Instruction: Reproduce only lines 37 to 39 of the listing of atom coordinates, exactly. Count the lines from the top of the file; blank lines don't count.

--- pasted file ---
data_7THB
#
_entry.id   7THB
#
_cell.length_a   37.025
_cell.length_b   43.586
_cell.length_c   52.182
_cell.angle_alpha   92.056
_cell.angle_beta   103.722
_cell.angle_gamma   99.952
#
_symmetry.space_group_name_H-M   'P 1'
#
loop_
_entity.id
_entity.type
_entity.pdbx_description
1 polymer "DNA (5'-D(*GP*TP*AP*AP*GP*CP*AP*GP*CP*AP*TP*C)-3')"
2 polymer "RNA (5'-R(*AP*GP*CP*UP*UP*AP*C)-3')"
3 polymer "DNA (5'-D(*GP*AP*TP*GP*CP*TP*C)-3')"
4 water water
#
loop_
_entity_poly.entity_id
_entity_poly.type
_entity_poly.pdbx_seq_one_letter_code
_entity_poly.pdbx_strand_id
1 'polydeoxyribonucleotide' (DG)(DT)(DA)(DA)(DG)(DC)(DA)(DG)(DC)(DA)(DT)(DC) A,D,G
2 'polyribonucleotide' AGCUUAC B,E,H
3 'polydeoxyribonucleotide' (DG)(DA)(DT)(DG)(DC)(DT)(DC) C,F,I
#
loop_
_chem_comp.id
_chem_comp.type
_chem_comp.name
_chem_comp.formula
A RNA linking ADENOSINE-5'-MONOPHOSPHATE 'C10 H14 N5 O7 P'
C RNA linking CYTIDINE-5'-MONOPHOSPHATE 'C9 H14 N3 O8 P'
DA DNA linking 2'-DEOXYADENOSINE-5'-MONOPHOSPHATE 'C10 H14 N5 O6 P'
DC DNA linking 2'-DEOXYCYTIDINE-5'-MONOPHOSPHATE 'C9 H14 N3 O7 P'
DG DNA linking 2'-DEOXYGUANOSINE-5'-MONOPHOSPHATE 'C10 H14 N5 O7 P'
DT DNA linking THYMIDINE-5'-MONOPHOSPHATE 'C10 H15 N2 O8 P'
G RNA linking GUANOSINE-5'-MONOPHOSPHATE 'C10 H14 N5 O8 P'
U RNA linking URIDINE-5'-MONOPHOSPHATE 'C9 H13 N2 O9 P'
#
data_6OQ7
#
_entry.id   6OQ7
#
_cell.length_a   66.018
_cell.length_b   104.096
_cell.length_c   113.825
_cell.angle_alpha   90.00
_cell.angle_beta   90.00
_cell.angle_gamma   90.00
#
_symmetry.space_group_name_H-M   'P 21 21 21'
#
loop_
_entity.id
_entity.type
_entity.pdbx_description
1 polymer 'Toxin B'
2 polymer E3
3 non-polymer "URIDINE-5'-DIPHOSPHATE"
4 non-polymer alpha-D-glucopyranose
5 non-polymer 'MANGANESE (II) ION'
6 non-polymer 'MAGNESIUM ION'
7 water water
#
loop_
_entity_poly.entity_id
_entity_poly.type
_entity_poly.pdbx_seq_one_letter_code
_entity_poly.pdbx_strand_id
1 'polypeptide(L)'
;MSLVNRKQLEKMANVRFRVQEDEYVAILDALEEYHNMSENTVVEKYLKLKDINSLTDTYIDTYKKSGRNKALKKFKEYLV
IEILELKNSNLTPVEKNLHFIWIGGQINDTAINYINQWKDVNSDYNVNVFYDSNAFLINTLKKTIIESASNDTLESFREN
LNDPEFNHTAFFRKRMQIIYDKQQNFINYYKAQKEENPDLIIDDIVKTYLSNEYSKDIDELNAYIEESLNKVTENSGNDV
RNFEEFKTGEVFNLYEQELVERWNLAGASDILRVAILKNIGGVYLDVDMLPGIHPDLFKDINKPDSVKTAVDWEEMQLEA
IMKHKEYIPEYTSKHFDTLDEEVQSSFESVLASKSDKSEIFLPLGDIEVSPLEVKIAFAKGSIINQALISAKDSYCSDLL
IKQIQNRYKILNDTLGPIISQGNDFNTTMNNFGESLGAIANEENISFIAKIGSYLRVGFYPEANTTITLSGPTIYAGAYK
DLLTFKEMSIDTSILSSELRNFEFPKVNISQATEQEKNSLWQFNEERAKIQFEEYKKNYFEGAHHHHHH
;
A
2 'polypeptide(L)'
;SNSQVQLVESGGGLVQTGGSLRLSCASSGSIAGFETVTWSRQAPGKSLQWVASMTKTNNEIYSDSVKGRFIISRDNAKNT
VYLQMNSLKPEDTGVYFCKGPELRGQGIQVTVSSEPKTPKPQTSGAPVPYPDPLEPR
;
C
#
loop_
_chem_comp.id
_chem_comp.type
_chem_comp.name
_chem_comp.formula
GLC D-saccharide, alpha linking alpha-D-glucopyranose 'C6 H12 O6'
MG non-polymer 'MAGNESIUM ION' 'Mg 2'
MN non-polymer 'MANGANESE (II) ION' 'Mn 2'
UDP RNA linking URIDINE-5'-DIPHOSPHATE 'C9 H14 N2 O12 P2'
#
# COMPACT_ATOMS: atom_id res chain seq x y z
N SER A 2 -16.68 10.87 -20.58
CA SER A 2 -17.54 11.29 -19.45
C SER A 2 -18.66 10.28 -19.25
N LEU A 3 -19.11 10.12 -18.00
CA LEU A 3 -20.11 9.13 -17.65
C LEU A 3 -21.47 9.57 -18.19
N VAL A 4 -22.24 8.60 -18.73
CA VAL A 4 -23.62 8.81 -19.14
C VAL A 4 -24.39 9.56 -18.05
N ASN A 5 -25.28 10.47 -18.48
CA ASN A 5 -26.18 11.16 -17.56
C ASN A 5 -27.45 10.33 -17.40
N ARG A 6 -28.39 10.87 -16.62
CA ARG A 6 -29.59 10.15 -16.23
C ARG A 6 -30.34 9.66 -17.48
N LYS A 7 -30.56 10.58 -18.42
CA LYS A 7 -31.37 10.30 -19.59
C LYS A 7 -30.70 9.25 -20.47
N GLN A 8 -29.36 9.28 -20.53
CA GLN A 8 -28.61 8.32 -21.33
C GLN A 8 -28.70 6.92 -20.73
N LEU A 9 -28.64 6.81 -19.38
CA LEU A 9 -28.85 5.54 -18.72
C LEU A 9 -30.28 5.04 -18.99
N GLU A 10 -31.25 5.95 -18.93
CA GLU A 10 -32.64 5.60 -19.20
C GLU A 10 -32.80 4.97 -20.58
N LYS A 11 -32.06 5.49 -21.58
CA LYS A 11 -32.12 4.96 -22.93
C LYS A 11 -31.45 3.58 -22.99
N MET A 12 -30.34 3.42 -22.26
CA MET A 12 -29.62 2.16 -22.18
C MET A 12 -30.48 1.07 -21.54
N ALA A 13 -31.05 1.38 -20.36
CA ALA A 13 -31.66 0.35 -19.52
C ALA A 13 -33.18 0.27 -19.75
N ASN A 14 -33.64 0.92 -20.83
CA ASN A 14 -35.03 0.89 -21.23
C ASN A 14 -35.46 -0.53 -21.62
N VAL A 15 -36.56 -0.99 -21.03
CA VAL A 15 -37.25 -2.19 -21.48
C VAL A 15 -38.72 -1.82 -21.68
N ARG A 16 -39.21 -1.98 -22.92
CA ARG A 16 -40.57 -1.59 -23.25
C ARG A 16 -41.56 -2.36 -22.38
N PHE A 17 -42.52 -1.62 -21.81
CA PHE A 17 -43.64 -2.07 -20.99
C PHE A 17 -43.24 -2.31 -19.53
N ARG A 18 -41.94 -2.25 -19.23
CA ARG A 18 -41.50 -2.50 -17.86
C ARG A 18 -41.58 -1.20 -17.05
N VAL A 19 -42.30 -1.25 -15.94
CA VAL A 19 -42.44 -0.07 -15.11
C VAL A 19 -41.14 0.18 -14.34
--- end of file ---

A RNA linking ADENOSINE-5'-MONOPHOSPHATE 'C10 H14 N5 O7 P'
C RNA linking CYTIDINE-5'-MONOPHOSPHATE 'C9 H14 N3 O8 P'
DA DNA linking 2'-DEOXYADENOSINE-5'-MONOPHOSPHATE 'C10 H14 N5 O6 P'